Rooting Roses The Easy Way!
Rooting roses is an easy, fun project that can be done by anyone. The process is straightforward and the results, although they may not be 100%, should be productive.
You need a minimum of materials but you do need time: time to watch and water! They cannot dry out and they do need light.
Start in the fall and be ready for spring. New bushes for your rose bed and they haven’t cost you a cent! This page guides you through the simple steps to success with your cuttings.
Some roses will do well on their own roots. Some won’t. But there seems to be a move by nurseries these days to grow roses on their own roots where possible. You will find that older style roses, climbers, ramblers and miniatures do well like this. Whereas Hybrid Teas can be too highly bred to perform well unless they are grafted onto a good rootstock.
I have a highly scientific method of discovering which ones do well on their own roots. I take some cuttings, and if they do well, I’m happy! If they don’t do well,then you’re no worse off.
When To Take Them
If I have the choice, I take them once the summer is over. While the days are still warm, but the sap has started to dry up a little. So in the Southern Hemisphere, that’s usually mid March. Some people like3 to do their cuttings in mid summer, when sap flow is high. I have some success with that, but i find taking them at the end of the growing season, and leaving them in the ground over winter produces a higher strike rate.
Each fall I cannot bear to cut back my mini rose bushes and throw the cut branches out, so I reproduce the plants at that time. This is usually in mid-September. It is an easy process, but takes a little care, to have minis growing in the spring.
How To Take The Cuttings
Usually, I select year old wood – each cutting wants to be about 6″ long, and the thickness of a pencil with 3-4 buds on it. A lot of people advise removing the leaves – I don’t find leaving them on makes it any more likely your cuttings will die.
Start by cutting the mini roses (or HT‘s too) with six sets of five-petal leaves.
All of the bottom leaves are removed, one remains on the top.
You have a stem about six inches long, for minis, and eight to ten inches for a HT.
Now dust the stem end in a package of root stimulator or hormone. This can be purchased in a packet the size of a seed packet at any nursery.(Rootone #1; sometimes in a small plastic “pill” jar!) It will last indefinitely and one packet will be enough for several years of rose rooting if you keep it dry.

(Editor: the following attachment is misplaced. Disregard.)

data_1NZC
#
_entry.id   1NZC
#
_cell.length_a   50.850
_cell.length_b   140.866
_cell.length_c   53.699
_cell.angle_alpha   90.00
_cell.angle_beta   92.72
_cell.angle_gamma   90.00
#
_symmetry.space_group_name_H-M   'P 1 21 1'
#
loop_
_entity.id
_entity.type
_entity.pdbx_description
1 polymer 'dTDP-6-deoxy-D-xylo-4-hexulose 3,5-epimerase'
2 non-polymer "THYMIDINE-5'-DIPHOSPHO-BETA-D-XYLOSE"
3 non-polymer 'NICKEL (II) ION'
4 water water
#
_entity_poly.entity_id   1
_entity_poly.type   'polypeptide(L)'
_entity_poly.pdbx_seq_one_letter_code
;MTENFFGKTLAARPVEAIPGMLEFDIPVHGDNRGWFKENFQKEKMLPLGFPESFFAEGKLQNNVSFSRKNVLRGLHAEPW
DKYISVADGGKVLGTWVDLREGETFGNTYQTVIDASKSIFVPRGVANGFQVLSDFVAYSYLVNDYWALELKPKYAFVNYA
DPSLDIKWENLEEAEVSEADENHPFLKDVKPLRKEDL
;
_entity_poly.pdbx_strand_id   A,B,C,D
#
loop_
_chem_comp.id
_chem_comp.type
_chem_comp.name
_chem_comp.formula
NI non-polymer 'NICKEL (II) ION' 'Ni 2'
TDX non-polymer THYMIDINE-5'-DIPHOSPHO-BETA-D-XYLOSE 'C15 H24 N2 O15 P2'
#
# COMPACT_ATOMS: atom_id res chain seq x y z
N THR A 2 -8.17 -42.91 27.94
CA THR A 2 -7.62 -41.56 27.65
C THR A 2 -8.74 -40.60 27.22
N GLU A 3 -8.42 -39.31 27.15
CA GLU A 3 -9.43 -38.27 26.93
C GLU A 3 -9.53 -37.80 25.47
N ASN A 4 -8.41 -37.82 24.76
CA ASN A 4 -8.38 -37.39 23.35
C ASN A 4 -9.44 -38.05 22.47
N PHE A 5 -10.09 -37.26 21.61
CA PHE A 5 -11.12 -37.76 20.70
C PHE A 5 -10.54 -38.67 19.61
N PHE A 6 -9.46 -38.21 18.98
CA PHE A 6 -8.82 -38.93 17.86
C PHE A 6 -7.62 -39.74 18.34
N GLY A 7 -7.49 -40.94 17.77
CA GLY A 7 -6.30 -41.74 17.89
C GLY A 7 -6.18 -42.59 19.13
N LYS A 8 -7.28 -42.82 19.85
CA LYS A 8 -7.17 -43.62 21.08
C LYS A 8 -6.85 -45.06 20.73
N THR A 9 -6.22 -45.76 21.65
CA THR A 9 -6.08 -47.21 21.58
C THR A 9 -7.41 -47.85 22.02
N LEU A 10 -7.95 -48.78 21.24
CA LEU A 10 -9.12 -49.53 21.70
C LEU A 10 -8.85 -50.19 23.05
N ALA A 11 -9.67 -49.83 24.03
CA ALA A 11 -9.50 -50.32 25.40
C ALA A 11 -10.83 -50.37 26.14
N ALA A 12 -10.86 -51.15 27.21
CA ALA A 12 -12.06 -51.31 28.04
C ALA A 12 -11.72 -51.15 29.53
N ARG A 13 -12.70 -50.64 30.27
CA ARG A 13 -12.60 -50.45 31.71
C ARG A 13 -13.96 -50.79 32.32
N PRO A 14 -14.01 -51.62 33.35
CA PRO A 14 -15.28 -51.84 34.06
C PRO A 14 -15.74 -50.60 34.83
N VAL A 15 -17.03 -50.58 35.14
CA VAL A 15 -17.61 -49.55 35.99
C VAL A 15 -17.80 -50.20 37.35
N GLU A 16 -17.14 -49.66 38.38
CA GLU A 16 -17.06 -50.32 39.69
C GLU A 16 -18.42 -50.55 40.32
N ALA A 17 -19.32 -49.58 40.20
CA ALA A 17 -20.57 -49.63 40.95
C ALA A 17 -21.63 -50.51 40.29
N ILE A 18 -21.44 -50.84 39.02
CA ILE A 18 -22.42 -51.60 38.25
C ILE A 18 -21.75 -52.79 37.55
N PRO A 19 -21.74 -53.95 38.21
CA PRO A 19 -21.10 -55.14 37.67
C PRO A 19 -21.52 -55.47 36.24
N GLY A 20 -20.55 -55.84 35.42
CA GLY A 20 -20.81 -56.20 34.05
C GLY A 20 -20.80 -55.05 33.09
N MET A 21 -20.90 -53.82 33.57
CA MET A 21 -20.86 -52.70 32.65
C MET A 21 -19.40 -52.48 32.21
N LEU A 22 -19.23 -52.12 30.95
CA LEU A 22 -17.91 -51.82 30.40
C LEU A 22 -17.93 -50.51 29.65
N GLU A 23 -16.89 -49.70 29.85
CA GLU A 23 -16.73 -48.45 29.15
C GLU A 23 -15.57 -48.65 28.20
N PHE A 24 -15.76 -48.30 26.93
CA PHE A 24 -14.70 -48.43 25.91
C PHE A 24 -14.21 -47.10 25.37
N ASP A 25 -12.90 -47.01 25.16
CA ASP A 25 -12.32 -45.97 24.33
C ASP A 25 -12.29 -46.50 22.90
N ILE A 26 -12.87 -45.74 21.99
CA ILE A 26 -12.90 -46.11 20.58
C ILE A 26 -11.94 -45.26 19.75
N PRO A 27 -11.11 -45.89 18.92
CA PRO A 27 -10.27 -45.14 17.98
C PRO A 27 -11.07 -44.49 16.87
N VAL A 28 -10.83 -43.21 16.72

I have prepared pots for my minis, as it is easy to lose the little things. I use one pot for each variety, so it is easier to label them accurately.
I prefer a pot about three or four inches in diameter and this can accommodate about ten cuttings of one cultivar. I use potting soil with extra sand, but any good grade soil will be okay if there is enough organic matter to maintain good moisture content.
The cuttings I have prepared are put in a hole made in the pot, with a pencil, down to the lowest remaining leaf, and firmed in with your fingers, until the pot is full of cuttings.
This pot is submerged in the ground so that the lip is below ground level. Now cut the bottom out of a gallon plastic milk carton. Keep the screw cap on. Set the milk carton over the submerged pot, after it is watered thoroughly.
Now you are ready to sit back until you cover your other roses in the main rose bed, ready for winter. At that time, about late November, I cover most of the milk carton with mulch so that the carton will not be kicked off or dislodged until spring.
In the spring you can peek in by removing the cap. Do not take off the bottle until late May or June. You will see new leaves forming when you peak and occasionally one blooming. These are similar to hot house roses, care must be taken when you uncover them, in May or June, that they don’t get sunburned or dried out.
They can be separated and placed in the garden but they do better if a jar or newspaper is covering them for a few days after transplanting.
…and keep them watered well. Rooting roses this way can produce a large quantity so make sure you alert the neighbors; they may want some!
My Little Secret
Here’s what i do slightly differently. Firstly, I take the cuttings during the full moon. Yes, it really does make a difference.
And secondly, I use what I call “willow water”. Strip some bark from willow branches (any variety will do). Now soak that bark in a tub with enough water to cover the bark for a couple of days.
The willow contains a chemical that helps with root growth. If you don’t have access to willow branches, then a couple of aspirin will make a good substitute. Once you have taken your rose cuttings, put them in a jar of this water, and let them sit for a day.
Planting Them Outside
An undisturbed corner of the garden is best – not too damp. Mix a little river sand in and plant your cuttings. And that’s it…come back in the spring! With any luck, you will have new buds on the cuttings, showing that they have survived the winter.
Depending on conditions, you may get the end of your cutting beginning to form a callous within a few weeks. Normally, you won’t see this, as you want to leave the cuttings undisturbed until they are ready for transplanting.